In Huether, we found plain error where the court failed to instruct the jury that receipt and possession convictions cannot be based on the same images. Id. at 798-99. Although multiple images were found on various hard drives and CDs, neither the indictment nor the evidence at trial "specif[ied] which images [the defendant] was charged with receiving and which he was charged with possessing." Id. at 799. Because the defendant was potentially convicted on both counts for the same images, we ordered the district court to vacate one of the convictions. Id.; but see Zavesky, 839 F.3d at 695-96 (upholding conviction for both receipt and possession where indictment listed different dates for receipt and possession charges and prosecutor presented evidence at trial of two separate computer folders: one where images were downloaded and another where a video was saved).

         Here, the indictment did not specify which images went to receipt and which to possession, but it did list different-albeit overlapping-dates for the two counts. The government argues that the Dell laptop images supported the receipt conviction and the Seagate hard drive images supported the possession conviction. But, at trial-particularly in closing argument-the government did not make a clear enough distinction between the images. Rather, the prosecutor repeatedly suggested in closing that the defendant could be convicted of possession for images found on either the laptop or the hard drive and even specifically stated that Morrissey was "charged with possession of the Seagate hard drive and Dell laptop." Moreover, the prosecutor suggested both convictions could be based on the very same image, stating, "I only have to prove to you that one of these images is child pornography." Because the jury could have convicted Morrissey of both receipt and possession based on the same image or images found on the Dell laptop, we find failure to instruct was plain error. See Huether, 673 F.3d at 798. We therefore remand to the district court to vacate the conviction and sentence of the lesser-included possession offense. See United States v. Carpenter, 422 F.3d 738, 747 (8th Cir. 2005) (remanding to district court to vacate conviction for lesser-included offense).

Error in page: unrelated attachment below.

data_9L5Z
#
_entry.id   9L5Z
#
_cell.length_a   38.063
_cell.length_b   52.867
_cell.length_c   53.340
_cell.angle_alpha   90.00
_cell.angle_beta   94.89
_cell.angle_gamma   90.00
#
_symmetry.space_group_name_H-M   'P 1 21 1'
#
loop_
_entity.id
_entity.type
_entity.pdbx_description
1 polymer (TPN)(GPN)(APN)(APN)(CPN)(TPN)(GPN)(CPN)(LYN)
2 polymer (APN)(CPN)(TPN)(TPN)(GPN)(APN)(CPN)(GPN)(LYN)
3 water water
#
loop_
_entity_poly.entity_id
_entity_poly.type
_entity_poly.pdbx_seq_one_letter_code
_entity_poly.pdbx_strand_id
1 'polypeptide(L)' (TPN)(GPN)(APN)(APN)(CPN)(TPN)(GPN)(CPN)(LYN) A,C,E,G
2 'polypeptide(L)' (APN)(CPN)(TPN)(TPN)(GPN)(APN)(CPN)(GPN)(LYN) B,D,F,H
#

Having conclusively addressed Morrissey's conviction for possession of child pornography, we now turn to his remaining ...